The Heat explores the future of Afghanistan after major US withdrawl

The Heat

U.S. President Barack Obama said that America’s combat mission in Afghanistan will be over by the end of this year, and that beginning in 2015, Afghans will be fully responsible for securing their country. The Heat explores how they might fare.

There were 130,000 soldiers from the U.S. and NATO allies at the peak of foreign troop deployment in Afghanistan. By the end of this year, fewer than 10 percent of them, about 12,000, will remain in training and advisory roles only. At the start of 2015, that number will decrease to 9,800, Obama said.

By the end of 2016, U.S. military presence is planned to go down to normal embassy levels in Kabul, with a security assistance component.

The withdrawal is really happening. The soldiers are demolishing multiple facilities and blowing up stockpiled ammunitions, worrying the Afghans would not be able to maintain such large bases. The last of U.S. Marines and British troops left Helmand Province late last month after formally handing over control of Camps Leatherneck and Bastion to the Afghan army.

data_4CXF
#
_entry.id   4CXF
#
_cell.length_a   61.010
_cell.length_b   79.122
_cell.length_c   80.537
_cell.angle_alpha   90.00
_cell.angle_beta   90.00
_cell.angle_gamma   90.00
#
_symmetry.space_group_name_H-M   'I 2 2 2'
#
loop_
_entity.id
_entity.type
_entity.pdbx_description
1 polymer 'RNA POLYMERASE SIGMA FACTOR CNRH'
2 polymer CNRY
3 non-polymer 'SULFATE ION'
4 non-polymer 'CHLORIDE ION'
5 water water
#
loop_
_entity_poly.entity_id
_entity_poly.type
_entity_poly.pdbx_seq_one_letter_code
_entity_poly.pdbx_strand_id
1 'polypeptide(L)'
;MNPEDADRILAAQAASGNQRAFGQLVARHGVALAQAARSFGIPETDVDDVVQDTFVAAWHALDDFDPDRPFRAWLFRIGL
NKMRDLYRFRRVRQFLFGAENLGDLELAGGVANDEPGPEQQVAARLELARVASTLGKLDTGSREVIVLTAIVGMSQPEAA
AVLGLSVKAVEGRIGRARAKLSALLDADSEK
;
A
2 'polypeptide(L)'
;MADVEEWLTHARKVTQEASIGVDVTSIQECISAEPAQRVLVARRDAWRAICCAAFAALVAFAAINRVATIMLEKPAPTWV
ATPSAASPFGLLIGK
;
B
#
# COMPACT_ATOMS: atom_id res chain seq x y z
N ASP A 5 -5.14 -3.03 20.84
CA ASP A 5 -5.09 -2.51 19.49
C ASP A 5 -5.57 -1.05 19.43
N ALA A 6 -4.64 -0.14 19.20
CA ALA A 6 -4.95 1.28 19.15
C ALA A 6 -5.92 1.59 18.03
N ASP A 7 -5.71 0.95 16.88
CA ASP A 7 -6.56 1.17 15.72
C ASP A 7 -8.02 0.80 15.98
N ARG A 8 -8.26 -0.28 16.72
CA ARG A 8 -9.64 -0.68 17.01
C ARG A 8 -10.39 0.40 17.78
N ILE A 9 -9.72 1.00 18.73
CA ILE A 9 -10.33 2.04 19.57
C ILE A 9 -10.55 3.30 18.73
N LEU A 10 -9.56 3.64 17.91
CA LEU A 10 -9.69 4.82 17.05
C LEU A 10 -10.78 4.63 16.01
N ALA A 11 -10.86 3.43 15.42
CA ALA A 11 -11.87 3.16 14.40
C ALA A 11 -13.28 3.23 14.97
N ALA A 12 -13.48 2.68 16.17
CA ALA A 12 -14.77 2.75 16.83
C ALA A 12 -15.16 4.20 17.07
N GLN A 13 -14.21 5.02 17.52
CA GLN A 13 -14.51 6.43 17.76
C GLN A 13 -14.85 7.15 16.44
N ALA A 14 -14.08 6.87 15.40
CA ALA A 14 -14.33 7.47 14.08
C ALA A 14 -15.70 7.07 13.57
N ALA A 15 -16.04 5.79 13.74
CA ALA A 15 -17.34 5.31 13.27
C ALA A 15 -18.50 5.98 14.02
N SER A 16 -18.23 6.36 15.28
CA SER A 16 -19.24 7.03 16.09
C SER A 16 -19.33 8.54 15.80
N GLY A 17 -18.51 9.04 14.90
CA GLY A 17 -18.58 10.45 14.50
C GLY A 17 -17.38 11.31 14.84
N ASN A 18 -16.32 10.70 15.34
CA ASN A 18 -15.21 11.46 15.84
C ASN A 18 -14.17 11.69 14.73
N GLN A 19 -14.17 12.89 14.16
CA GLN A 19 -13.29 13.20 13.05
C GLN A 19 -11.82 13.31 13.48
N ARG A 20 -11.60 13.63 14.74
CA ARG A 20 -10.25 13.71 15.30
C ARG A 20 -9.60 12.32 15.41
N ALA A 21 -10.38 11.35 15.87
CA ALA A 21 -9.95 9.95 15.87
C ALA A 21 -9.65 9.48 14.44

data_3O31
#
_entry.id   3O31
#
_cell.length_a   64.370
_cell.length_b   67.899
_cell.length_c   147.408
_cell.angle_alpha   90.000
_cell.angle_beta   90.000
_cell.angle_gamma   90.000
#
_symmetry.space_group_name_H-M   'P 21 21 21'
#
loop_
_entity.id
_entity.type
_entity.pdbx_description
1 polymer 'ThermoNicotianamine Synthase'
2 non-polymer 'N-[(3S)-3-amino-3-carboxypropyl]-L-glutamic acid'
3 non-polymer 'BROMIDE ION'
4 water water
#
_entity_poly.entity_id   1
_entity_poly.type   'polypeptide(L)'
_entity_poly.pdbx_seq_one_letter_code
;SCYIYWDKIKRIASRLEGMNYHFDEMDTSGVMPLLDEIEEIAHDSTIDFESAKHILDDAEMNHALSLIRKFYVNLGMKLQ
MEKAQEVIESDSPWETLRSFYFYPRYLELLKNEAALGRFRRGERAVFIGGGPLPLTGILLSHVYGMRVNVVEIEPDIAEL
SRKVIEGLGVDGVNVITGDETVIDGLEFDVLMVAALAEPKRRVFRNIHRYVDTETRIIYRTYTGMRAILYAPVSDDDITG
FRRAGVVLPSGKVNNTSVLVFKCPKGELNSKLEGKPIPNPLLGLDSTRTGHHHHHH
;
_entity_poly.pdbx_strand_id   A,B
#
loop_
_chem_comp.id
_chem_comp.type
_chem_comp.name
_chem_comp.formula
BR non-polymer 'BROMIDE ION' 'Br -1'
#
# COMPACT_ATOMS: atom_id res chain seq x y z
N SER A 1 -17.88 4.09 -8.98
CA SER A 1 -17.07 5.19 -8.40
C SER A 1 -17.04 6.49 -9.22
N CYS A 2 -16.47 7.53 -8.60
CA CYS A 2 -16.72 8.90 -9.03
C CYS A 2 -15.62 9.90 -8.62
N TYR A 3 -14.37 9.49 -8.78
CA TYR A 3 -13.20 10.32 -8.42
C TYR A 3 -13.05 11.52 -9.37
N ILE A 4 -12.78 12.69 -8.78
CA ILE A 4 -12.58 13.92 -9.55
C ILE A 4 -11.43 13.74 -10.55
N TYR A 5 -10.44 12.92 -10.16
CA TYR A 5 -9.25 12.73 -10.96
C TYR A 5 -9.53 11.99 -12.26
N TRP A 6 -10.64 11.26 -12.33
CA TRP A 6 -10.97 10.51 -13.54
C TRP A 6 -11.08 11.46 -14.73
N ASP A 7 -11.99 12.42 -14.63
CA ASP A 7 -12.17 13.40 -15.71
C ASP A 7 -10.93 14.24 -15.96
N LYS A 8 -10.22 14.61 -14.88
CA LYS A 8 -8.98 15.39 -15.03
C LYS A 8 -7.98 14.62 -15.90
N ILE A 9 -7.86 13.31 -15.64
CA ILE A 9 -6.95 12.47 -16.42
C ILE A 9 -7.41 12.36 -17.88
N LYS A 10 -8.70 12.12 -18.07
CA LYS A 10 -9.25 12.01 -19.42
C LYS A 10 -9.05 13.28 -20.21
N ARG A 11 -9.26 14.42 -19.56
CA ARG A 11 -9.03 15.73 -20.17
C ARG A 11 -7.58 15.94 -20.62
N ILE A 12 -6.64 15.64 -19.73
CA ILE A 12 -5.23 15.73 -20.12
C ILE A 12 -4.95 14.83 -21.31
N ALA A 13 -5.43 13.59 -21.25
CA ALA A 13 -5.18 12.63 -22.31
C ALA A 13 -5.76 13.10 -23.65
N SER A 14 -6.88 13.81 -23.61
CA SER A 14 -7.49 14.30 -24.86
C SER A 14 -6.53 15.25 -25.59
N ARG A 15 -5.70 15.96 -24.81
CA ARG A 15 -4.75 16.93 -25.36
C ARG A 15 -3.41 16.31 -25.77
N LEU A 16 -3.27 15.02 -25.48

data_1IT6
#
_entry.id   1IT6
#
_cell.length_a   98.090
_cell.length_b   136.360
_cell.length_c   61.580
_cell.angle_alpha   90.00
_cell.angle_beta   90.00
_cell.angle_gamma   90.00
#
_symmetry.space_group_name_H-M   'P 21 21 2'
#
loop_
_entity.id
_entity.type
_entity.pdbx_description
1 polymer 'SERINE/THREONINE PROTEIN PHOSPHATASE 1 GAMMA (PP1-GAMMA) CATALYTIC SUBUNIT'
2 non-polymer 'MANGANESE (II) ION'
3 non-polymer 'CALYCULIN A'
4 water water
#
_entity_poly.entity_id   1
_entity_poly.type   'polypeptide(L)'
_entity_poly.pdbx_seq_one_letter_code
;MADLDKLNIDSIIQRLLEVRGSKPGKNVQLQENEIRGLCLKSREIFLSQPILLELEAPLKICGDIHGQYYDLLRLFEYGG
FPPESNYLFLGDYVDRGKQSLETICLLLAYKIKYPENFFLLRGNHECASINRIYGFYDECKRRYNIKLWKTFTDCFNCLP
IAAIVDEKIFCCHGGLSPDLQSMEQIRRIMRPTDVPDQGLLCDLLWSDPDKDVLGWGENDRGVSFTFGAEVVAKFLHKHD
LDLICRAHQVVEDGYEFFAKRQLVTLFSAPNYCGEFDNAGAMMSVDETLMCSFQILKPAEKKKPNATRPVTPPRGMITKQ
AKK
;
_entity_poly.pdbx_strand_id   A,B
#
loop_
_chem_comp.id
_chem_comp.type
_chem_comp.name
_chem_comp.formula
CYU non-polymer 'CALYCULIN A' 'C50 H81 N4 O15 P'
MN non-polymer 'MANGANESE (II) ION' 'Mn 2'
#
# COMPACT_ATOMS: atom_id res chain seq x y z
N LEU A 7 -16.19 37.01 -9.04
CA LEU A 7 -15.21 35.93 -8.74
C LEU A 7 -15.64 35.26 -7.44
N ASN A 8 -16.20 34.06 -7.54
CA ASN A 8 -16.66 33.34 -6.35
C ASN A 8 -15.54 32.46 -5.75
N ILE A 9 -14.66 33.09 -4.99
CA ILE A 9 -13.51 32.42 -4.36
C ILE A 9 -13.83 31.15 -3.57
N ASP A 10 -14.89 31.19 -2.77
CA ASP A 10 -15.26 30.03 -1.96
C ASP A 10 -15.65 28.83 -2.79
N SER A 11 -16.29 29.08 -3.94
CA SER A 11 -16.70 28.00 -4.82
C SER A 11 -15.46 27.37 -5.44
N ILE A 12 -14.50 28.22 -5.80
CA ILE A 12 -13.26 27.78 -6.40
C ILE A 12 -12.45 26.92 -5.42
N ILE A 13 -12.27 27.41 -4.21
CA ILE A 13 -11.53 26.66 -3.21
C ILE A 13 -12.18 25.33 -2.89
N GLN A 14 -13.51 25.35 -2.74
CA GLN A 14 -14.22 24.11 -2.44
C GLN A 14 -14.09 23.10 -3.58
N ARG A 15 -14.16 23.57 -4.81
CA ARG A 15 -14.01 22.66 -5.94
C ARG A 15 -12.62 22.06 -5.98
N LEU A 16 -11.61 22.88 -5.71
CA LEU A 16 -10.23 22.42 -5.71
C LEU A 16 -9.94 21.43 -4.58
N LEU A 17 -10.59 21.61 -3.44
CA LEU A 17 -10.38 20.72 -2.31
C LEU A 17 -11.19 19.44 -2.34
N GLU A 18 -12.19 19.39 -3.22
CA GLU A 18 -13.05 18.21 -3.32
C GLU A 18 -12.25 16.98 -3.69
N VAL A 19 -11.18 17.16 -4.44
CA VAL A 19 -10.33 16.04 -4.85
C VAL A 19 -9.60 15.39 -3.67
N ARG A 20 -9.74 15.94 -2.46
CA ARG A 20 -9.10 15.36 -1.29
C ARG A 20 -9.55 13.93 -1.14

But is Afghanistan ready? The Taliban may have been beaten back, but it was not destroyed. This year alone more than 4,600 Afghan soldiers and police have been killed in combat. That’s a 6.5 percent jump over last year, according to the U.S. military.

Some say the spike in deaths is in line with Afghan security forces taking over the lead in security operations against the Taliban, but U.S. military officials said the casualty rate is unsustainably high and must be brought down. They’re calling for improvements in field medicine and medical evacuations.

Is Afghanistan better or worse off after 13 years war? The Heat hosted a panel of experts to discuss the country’s future:

  • Haroun Mir, a leading political strategist from Kabul.
  • Peter Galbraith, a former U.N. deputy special representative for Afghanistan.
  • Tony Shaffer, the former senior U.S. intelligence officer.
The Heat explores the future of Afghanistan after major US withdrawl

The Heat explores the future of Afghanistan after major US withdrawl

U.S. President Barack Obama said that America’s combat mission in Afghanistan will be over by the end of this year, and that beginning in 2015, Afghans will be fully responsible for securing their country. The Heat explores how they might fare.

The panel continues.

Haroun Mir, Peter Galbraith, Tony Shaffer discuss future of Afghanistan

Haroun Mir, Peter Galbraith, Tony Shaffer discuss future of Afghanistan

U.S. President Barack Obama said that America's combat mission in Afghanistan will be over by the end of this year, and that beginning in 2015, Afghans will be fully responsible for securing their country. The Heat explores how they might fare.